The industry’s focus in the next six years would be in trying to overcome challenges, some old ongoing issues like internet connectivity and manpower quality and reliability, as well as new global trends like artificial intelligence, big data and new delivery models.Threat to voice services
Call centers, which currently comprise the leading subsector in the BPO industry, are considered to be at highest risk within the next six years. Call center revenues, which currently account for 70 percent of the industry, are threatened by recent technology developments.
Advances in information technology and computer-generated voice services are seen to slowly replace people, and could strategically affect the nature of call centers not just in the Philippines, but also in countries like India and Bangladesh that have significant stakes in it.
We’ve seen artificial intelligence (AI) slowly taking firm root in banking, healthcare and retail. Its success can be gleaned from recent increased spending on AI applications by the respective industries, plus the outburst of new applications developed by software enterprises and independent software vendors to respond to this.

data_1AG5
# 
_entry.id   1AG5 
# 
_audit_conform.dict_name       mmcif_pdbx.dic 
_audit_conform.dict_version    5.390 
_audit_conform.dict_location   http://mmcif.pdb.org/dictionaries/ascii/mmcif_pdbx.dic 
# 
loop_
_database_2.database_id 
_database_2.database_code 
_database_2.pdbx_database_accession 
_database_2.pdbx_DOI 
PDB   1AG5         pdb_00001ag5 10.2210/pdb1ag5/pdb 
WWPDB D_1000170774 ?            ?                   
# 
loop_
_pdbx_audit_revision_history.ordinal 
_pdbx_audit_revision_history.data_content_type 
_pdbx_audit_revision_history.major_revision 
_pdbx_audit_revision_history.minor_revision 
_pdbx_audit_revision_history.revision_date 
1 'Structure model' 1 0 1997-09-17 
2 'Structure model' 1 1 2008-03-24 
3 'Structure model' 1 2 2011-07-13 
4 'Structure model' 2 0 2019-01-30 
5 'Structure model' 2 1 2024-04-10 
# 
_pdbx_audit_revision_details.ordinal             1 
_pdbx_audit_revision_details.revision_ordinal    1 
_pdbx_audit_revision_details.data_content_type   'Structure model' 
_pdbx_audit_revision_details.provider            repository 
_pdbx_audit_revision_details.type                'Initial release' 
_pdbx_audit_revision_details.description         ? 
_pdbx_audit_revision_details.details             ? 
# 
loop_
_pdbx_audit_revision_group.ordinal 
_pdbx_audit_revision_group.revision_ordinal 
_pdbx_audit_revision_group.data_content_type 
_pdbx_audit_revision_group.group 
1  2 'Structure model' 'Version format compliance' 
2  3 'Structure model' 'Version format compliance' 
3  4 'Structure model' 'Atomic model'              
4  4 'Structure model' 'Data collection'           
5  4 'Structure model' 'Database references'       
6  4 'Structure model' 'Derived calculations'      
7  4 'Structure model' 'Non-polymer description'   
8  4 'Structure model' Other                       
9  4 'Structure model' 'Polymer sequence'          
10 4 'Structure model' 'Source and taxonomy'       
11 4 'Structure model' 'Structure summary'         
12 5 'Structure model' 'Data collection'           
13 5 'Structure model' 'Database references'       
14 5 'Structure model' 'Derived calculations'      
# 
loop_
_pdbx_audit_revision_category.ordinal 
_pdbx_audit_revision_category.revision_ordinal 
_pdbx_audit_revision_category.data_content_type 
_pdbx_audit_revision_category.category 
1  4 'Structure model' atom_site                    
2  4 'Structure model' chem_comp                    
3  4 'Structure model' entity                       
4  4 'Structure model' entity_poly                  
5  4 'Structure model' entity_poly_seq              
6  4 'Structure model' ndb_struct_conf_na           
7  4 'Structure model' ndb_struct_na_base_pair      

Banks are now using AI for financial assessments and simple data analysis services that are friendly for their customers. Hospitals are bringing in rapid diagnostic tools for X-rays and MRIs. Retail outlets are using AI to bring consumer information closer to the business.
With virtually nothing to limit its development, AI is seen to slowly replace call center agents, and contribute to operational savings and overall corporate profitability.Preparing for change
The local industry is well aware of this imminent threat, and is looking at ways of surviving or adapting. One response is to strengthen higher-value services that AI applications would find difficult to replace.
This would include knowledge process outsourcing (KPO) such as market research, fraud analytics, equity research and investment, banking insurance, actuarial engineering services, web design and development, data integration, project management research and development, medical transcription preparation and legal processes.
The risk of losing jobs in this new AI environment would still be huge, but focusing on high-value services would mean better salaries for those employed in the industry.
It goes without saying that the industry must move quickly and prepare its workforce to be able to embrace the onslaught of AI and its consequent structural changes in BPO services. Close to 700,000 jobs are at stake here.
BPOs have significantly helped bring down the levels of unemployment in the country, especially those who are freshly graduated from colleges and universities, or in many instances, those who have dropped out of tertiary schooling.
Fortunately, despite the global economic downturn, jobs for Filipinos overseas have not significantly been affected. But it would be wishing for the moon to think that all those who would be laid off from call centers would be able to find jobs overseas.Facebook and Twitter